For Ages 3-5
- What do you notice about this work of art?
- Have the children take the pose of the ruler. How do you feel sitting like this? Powerful? Relaxed? Strong? Point out that this ruler is sitting up very straight and staring right at us—even though the sculpture is small, he feels very powerful.
- What do you notice about his mouth? The figure’s downturned mouth might represent the snarling mouth of a big cat. To the Olmec people of ancient Mexico, jaguars were very special because they are good hunters, can swim and can climb high into trees. Have the children make a growling, snarling face. How do you feel making this kind of face?
- What is he wearing on his head? His headband represents the royal crown; a symbol of power.
- If you could hold this sculpture in your hand, how do you think it would feel? What do you think it is made out of? If possible, pass around a polished stone for the children to touch.
- This sculpture was carved from a very hard, green stone called serpentine; the red parts were made with cinnabar. For the Olmec people, the green color reminded them of plants, water, and life. What does the color green make you think of? Have a brief discussion with the children about the different meanings or feelings they associate with different colors.
- If you were going to have a statue made of yourself that you wanted to show people the idea of “powerful,” what pose would you take? Have volunteers demonstrate.
For Students K-12
- Have one person sit in the exact position of the figure in Seated ruler in ritual pose while others talk with him or her. What does it feel like to sit in this position?
- The green color of the serpentine and red color of the cinnabar were symbolically important to the Olmec peoples. Are there colors which have specific significance to your culture? Which ones and what is their meaning?
- What would it be like to touch the surface of the sculpture? How might this texture compare to the texture of a real person?
- Imagine how it might feel to carve stone like this. What tools would you use? Hard green stones, although difficult to work with, were carved into various animal forms and even masks by the ancient Americans. The stone used to make this sculpture was polished with sand to make it shiny.
- This Olmec sculpture possesses both human and animal features. What are some examples of human/animal hybrid creatures from myths or legends outside of the Olmec culture? What qualities are traditionally ascribed to them? Why might hybrid creatures be so common across cultures?
- Images of Olmec gods and rulers often have a mouth that looks like the mouth of a jaguar (like the mouth on this figure). A jaguar is a large feline or cat that lives in the jungles of Mesoamerica. What qualities of a jaguar do you think an Olmec ruler would admire?
For Students K-12
- In photographs, this sculpture can look much larger than it appears in person. To better understand the scale of Seated ruler, measure and cut a block of Styrofoam to its dimensions (H: 7 ¼ x W: 5 3/8 x D: 3 1/16 inches). Consider and discuss the scale of the figure in relationship to how it was made as well as what it might feel like to hold this small sculpture in your hands.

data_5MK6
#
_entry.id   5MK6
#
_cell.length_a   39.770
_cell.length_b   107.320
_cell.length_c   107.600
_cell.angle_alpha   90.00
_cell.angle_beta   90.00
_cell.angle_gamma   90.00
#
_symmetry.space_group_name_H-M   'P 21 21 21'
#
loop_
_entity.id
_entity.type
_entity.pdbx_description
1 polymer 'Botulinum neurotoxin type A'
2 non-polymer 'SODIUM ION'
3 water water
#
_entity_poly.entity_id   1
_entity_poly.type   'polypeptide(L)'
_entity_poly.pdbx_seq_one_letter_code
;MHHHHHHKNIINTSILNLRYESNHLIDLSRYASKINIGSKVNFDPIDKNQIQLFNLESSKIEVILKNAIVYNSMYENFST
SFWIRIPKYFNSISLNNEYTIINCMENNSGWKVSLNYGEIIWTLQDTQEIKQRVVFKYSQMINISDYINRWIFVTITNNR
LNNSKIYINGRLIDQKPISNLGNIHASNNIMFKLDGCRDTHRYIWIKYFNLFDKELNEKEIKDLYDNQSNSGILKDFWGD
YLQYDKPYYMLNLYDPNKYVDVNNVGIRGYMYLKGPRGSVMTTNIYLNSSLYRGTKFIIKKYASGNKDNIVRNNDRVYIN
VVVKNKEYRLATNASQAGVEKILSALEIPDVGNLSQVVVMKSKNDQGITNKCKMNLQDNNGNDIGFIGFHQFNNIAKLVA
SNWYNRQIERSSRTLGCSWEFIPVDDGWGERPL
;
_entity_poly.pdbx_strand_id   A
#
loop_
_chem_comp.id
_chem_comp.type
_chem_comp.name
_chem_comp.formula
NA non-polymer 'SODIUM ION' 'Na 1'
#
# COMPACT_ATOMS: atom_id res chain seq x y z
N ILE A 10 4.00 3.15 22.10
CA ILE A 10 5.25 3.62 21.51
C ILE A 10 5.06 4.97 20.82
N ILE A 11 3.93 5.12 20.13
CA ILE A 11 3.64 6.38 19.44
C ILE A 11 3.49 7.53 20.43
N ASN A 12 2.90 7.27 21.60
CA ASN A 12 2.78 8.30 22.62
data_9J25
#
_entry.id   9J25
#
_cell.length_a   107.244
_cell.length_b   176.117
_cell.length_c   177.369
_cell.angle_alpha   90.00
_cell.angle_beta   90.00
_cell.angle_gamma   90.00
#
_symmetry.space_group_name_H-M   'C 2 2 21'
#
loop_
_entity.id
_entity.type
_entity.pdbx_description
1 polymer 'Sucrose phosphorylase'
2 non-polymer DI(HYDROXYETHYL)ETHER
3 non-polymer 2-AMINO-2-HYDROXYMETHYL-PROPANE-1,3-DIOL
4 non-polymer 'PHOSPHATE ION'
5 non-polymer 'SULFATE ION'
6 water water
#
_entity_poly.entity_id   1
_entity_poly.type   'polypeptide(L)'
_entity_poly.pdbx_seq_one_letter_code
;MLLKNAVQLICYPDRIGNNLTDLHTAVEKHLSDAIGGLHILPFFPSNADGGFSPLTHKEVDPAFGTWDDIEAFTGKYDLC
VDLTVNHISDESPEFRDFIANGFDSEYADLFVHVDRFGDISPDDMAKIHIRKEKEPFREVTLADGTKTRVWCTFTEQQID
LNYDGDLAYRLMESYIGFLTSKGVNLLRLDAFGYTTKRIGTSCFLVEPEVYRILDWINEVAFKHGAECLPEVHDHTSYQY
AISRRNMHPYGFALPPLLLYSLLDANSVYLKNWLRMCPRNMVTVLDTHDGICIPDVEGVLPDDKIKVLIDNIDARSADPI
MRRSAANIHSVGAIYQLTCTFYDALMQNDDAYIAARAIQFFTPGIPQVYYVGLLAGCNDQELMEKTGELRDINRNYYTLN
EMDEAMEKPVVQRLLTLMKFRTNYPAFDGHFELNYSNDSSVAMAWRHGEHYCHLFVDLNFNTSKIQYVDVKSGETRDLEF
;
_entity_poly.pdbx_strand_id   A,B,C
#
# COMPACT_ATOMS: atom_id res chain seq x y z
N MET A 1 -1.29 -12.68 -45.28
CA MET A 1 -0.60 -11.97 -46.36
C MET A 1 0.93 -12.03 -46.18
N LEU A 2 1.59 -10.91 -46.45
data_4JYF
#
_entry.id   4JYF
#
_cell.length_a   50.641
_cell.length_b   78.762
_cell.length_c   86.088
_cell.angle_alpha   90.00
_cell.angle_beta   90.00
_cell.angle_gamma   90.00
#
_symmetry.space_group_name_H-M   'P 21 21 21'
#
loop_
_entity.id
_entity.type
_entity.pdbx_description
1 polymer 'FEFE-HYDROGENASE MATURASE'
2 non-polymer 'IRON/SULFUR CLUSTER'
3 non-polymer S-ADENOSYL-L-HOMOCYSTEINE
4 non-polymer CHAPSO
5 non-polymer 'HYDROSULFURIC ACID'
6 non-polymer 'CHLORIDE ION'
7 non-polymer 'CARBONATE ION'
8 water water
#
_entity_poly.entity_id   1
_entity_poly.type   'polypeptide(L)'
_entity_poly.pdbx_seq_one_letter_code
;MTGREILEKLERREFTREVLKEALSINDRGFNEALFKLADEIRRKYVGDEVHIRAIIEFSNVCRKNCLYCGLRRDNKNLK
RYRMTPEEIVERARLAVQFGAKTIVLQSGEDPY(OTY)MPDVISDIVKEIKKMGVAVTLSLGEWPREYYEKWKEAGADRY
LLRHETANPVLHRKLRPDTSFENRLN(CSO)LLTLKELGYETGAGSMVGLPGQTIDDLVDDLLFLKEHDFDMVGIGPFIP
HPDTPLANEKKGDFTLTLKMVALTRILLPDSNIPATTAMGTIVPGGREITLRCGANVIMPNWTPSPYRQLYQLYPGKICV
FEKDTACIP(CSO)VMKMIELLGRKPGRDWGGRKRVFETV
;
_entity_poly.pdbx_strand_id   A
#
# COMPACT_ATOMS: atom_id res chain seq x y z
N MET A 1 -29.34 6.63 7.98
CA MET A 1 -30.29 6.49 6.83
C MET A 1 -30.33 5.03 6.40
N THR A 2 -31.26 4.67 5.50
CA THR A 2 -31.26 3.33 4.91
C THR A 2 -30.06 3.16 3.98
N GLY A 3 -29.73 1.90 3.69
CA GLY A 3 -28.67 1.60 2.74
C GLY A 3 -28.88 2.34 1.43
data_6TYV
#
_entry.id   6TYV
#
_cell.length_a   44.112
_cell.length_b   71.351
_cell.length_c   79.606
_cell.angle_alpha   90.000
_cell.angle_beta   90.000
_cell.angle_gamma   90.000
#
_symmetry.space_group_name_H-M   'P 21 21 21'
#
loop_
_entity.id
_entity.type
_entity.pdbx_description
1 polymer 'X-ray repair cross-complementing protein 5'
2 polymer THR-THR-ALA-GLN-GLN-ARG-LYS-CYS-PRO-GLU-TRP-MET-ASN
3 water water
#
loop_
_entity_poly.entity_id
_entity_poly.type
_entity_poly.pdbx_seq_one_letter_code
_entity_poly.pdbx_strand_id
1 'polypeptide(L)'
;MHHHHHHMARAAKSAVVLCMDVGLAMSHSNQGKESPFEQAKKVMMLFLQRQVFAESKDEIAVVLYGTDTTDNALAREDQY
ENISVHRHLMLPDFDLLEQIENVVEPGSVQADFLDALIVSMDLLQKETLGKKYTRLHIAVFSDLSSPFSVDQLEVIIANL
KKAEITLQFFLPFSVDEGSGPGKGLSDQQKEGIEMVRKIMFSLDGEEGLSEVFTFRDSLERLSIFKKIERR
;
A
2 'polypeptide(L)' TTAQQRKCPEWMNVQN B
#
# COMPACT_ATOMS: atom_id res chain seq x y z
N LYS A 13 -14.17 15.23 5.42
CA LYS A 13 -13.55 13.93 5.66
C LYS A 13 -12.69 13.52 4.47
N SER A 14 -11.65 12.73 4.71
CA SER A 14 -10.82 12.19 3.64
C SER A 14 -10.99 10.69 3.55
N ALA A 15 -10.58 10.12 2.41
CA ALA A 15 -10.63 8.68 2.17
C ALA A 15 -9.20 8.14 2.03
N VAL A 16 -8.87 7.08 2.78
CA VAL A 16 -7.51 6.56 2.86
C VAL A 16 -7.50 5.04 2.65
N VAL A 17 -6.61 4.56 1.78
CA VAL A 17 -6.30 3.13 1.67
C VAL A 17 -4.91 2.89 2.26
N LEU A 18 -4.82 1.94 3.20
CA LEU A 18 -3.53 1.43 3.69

- Compare this Olmec sculpture to the Bamileke Elephant mask (1991.54.1). Both artworks associate rulers with powerful animals. Consider and discuss how each uses the image and qualities of an animal to convey authority or power. Also, compare and contrast the materials, scale, and function of both artworks.
- Ancient American artists often used images of powerful animals which connected people to powerful spiritual forces. What kind of animal do you admire? Pick out qualities of your animal that are important. Make a drawing of yourself with the qualities of the animal you admire. For example, you may admire eagles because they are such strong flyers or because their eyesight is keen.
- Seated ruler in ritual pose is made of greenstone which is not as rare as jadeite, and it is not as hard. Jadeite has a hardness between 6.5 and 7.0 on the Mohs scale of mineral hardness. Research the Mohs scale. What is it and when was it created? How many levels of hardness are on the Mohs scale? Why is it important to have a scale for hardness? Now that you have investigated hardness, consider this question: How could the difficulty of carving stone add to the importance of an Olmec sculpture?
- Imagine you are an archaeologist discovering this small sculpture buried in a tomb or in an offering made to dedicate a sacred place or building. Make a list of questions that will guide your study of the Seated ruler. If you need some help getting started, consider what archaeologists do when working out in the field. They excavate, observe, and take notes about the landscape and areas where they find objects. They sometimes sketch and take pictures, and they also might think about what other objects or structures were found nearby.